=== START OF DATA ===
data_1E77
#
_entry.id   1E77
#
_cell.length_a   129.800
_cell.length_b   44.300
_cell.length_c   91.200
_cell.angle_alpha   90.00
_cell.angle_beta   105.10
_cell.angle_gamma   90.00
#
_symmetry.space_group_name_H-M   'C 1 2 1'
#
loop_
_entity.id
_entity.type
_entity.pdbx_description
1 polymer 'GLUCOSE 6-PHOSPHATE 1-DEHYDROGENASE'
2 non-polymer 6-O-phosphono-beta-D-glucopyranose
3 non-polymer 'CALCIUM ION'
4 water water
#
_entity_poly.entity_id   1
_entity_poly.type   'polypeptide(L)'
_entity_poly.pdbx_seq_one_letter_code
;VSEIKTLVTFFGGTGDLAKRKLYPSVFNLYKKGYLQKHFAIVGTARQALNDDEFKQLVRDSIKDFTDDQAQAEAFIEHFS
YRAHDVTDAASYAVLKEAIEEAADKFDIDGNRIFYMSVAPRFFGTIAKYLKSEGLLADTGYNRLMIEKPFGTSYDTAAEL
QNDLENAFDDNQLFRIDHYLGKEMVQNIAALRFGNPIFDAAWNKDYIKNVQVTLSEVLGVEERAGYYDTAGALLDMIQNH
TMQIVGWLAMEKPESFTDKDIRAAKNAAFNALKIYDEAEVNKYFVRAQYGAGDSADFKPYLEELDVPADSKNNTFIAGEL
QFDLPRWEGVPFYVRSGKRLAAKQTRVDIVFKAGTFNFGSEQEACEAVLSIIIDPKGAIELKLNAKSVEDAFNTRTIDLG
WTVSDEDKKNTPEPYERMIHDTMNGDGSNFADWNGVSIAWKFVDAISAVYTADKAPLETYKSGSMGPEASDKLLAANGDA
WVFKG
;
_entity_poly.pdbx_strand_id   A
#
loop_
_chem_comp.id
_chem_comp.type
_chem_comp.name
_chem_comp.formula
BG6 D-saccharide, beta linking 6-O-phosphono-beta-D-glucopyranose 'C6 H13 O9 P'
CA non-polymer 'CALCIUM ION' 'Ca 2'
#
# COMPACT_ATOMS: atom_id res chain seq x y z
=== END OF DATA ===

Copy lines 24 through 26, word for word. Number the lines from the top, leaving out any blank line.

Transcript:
_entity_poly.type   'polypeptide(L)'
_entity_poly.pdbx_seq_one_letter_code
;VSEIKTLVTFFGGTGDLAKRKLYPSVFNLYKKGYLQKHFAIVGTARQALNDDEFKQLVRDSIKDFTDDQAQAEAFIEHFS